How To Grow Fiddle Leaf Fig From Seed

Have you ever pondered the origins of your lovely fiddle leaf fig plant? Perhaps you wonder how the trees are grown while you observe them all in the nursery. Many then wonder if fiddle leaf figs can be grown from seeds.

Yes, in a nutshell, to the query. Seeds of fiddle leaf figs can be cultivated. Although you won’t be able to develop a plant from the seeds since they need particular circumstances to flourish, you should consider twice before obtaining fiddle leaf fig seeds online.

How long does it take a fig tree from seed to maturity?

Seeds are used to develop fig trees. From the seedling stage to a fruit-producing tree takes three to four years. Most folks prefer not to hold out for that long. Despite being simple to grow, fig trees are not a common homegrown fruit tree. There can be young trees available at your neighborhood nursery. Or perhaps not. They are always available to buy online.

Amount of Sun

Eight to twelve hours of sunlight per day are necessary for fiddle leaf fig trees to thrive. It prefers bright filtered light but will tolerate some shade.

Your ficus plant will naturally grow toward the light, so rotating it will help it receive an even distribution of sunlight. A strong, filtered light is desirable, but just make sure it’s not searing sunlight.

Your plant should be placed next to an east-facing window for the best results. The plant would receive sufficient light during the afternoon hours as well as the early but less powerful morning rays.

To reduce the chance of scorching, some individuals advise keeping ficus plants away from south-facing windows. The issue of inadequate light is one that fig tree owners encounter much more frequently than the issue of burnt plants, according to our research. The risk of scorching is often less when a fiddle leaf fig is indoors because it is already receiving filtered light.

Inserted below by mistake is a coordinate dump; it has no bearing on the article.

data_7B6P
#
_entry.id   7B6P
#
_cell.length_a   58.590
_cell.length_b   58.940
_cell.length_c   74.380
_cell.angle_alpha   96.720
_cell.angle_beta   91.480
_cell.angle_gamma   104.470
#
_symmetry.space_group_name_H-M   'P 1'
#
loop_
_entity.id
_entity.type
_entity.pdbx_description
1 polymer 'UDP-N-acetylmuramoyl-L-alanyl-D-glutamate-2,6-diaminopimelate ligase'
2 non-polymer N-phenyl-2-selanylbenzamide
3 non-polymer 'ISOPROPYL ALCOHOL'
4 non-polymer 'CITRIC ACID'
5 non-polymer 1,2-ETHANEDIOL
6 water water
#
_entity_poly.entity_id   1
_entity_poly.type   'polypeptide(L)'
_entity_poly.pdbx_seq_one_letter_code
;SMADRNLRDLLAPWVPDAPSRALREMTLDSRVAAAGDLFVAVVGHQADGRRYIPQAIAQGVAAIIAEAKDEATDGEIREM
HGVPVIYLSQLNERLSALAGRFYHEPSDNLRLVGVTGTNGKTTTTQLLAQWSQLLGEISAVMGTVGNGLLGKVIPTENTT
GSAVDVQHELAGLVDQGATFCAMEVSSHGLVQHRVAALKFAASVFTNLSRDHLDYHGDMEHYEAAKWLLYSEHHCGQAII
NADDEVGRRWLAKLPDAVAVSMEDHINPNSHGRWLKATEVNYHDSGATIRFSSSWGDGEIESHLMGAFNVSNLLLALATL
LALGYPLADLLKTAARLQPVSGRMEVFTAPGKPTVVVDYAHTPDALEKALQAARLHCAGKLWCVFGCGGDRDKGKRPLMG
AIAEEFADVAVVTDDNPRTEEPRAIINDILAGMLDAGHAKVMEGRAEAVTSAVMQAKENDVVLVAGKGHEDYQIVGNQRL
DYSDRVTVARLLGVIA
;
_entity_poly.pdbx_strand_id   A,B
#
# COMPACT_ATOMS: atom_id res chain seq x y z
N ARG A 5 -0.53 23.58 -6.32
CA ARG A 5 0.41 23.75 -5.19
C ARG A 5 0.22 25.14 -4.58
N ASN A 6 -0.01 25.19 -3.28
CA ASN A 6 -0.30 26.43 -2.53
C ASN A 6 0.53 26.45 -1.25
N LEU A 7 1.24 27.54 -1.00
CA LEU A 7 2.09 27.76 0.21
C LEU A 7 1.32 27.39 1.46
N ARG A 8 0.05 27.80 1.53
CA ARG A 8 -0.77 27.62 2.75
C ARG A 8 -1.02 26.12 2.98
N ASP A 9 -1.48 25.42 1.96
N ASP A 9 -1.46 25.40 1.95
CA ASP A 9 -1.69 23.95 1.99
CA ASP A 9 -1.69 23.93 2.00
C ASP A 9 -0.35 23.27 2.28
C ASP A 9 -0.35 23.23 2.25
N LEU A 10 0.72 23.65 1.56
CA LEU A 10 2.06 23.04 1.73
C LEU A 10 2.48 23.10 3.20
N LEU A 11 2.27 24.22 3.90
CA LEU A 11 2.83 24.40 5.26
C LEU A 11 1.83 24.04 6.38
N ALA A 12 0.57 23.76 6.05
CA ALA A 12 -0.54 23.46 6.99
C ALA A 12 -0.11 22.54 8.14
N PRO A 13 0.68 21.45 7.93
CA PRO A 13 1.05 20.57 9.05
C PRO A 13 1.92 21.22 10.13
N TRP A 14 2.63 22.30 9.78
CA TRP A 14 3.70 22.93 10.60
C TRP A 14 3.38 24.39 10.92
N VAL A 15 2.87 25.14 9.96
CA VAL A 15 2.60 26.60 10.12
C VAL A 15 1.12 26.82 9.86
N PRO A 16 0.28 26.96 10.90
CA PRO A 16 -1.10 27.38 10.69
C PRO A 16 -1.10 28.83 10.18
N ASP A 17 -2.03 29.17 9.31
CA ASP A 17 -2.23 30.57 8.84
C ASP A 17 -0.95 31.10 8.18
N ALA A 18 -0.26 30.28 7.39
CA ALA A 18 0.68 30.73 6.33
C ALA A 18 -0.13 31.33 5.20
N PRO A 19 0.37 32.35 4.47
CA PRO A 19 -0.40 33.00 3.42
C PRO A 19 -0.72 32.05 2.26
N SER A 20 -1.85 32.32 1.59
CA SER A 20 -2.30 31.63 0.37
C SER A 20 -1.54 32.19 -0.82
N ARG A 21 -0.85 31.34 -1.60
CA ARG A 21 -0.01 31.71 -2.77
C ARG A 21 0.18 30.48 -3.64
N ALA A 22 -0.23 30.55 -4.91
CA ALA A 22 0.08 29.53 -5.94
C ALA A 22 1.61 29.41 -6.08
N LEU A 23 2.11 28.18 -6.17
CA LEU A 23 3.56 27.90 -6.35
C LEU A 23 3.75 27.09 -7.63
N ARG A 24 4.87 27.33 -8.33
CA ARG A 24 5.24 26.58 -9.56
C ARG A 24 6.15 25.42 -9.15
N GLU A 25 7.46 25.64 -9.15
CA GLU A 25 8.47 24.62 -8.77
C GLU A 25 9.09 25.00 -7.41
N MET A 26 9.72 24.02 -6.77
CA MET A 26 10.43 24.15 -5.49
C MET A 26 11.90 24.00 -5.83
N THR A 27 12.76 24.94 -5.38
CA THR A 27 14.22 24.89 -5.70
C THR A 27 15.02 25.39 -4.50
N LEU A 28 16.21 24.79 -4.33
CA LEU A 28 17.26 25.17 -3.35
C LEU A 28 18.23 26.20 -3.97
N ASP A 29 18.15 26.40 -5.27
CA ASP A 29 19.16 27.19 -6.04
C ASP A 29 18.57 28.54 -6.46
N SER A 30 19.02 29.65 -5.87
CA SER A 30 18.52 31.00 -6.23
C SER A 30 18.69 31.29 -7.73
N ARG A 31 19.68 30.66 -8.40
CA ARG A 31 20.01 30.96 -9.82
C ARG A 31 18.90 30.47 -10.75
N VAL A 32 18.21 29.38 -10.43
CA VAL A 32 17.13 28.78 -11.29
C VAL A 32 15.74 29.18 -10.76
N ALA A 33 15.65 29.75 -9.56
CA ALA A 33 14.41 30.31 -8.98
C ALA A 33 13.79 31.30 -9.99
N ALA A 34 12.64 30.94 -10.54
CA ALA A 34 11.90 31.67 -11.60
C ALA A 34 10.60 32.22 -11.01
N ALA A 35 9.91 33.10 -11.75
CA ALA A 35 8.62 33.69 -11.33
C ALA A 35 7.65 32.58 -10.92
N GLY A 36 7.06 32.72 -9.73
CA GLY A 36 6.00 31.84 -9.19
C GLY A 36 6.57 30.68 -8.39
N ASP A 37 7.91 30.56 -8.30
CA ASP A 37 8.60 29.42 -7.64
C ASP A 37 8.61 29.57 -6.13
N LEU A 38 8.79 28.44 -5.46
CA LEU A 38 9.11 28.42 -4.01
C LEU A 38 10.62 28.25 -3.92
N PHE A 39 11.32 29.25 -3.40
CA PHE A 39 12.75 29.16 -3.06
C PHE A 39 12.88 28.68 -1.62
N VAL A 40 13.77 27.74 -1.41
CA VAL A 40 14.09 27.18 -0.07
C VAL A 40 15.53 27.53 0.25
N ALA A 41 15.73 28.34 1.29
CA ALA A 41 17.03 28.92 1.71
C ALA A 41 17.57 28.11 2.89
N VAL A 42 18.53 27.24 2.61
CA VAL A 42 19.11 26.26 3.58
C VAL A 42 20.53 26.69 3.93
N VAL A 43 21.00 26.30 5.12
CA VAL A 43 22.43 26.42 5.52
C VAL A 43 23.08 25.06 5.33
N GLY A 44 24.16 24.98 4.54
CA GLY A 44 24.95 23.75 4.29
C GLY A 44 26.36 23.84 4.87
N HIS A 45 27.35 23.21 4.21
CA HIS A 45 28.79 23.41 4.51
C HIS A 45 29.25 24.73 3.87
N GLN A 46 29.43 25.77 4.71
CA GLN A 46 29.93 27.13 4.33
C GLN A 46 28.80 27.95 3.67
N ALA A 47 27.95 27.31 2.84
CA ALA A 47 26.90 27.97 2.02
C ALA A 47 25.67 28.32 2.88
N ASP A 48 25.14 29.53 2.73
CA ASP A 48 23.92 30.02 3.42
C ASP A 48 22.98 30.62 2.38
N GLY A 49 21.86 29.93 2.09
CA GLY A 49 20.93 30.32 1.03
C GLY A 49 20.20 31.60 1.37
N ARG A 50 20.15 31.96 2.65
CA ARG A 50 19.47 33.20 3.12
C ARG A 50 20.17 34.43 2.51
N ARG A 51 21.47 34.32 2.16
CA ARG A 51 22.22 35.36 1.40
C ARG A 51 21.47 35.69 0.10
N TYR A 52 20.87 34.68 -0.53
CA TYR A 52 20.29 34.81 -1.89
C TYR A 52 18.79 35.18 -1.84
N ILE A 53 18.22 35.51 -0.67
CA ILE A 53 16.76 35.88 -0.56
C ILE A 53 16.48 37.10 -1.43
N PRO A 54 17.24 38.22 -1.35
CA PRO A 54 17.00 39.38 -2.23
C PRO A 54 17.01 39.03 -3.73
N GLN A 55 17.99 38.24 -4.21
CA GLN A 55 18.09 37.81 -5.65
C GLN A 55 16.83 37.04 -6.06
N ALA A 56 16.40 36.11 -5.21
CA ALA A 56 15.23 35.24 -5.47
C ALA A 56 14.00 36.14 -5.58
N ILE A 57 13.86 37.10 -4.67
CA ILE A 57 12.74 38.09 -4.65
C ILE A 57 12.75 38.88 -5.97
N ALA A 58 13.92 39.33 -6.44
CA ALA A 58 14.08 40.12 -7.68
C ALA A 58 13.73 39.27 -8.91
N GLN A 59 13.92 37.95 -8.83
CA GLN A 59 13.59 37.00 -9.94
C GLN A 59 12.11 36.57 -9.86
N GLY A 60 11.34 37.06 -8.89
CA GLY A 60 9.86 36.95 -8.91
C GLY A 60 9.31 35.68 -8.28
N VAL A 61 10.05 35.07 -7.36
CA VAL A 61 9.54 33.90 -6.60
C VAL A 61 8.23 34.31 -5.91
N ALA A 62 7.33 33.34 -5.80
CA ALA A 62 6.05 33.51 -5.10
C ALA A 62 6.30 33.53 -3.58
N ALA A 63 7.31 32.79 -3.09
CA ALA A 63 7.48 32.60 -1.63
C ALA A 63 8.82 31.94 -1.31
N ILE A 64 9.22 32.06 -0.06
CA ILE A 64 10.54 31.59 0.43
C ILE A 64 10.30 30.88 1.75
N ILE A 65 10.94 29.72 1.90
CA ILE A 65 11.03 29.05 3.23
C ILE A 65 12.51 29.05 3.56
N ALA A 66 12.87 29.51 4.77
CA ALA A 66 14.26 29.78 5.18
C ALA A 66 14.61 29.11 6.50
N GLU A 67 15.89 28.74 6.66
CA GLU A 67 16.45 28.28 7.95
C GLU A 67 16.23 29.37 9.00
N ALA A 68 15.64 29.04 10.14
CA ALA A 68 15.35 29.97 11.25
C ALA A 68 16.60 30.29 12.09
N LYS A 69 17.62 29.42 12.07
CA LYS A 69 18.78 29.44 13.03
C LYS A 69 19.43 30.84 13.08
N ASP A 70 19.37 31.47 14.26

Watering Frequency

Your particular setup will determine how frequently you need water your ficus tree. The best guideline is to water your fiddle leaf tree as soon as the ground becomes dry. This could happen as rarely as once per week or as frequently as once every few days.

In warm weather, fiddle leaf fig trees that are cultivated in pots require a moderate amount of water. When the temperature drops, they use substantially less water.

How to Water Your Tree

Make sure to water your ficus lyrata until you notice a small amount of water dripping from the drainage holes in the bottom of your container. By doing this, you’ll enable the water to penetrate the root zone deeply and enable the plant to absorb the water it requires.

Fertilizer Ratio

The best fertilizer for fiddle leaf figs has an NPK ratio of 3:1:2 and contains the elements nitrogen, phosphorus, and potassium. Thus, it has a nitrogen content of three parts, a phosphorous content of one, and a potassium content of two.

When you take care of your fiddle leaf fig tree using fertilizer that has this NPK ratio, your tree will repay you with strong, lush growth.

How to Prevent Root Rot

When too much water or moisture builds up in the plant’s container, the roots can rot. It is simple to identify because either the leaves will begin to show signs of brown spots or they will fall off the ficus tree.

It is more difficult to care for your plant in a way that will get rid of root rot once it has already set in. Precaution is essential.

The simplest way to avoid root is to ensure that the container your fiddle leaf fig plant is planted in has drainage holes at the bottom so that the roots are not always sitting in soggy soil.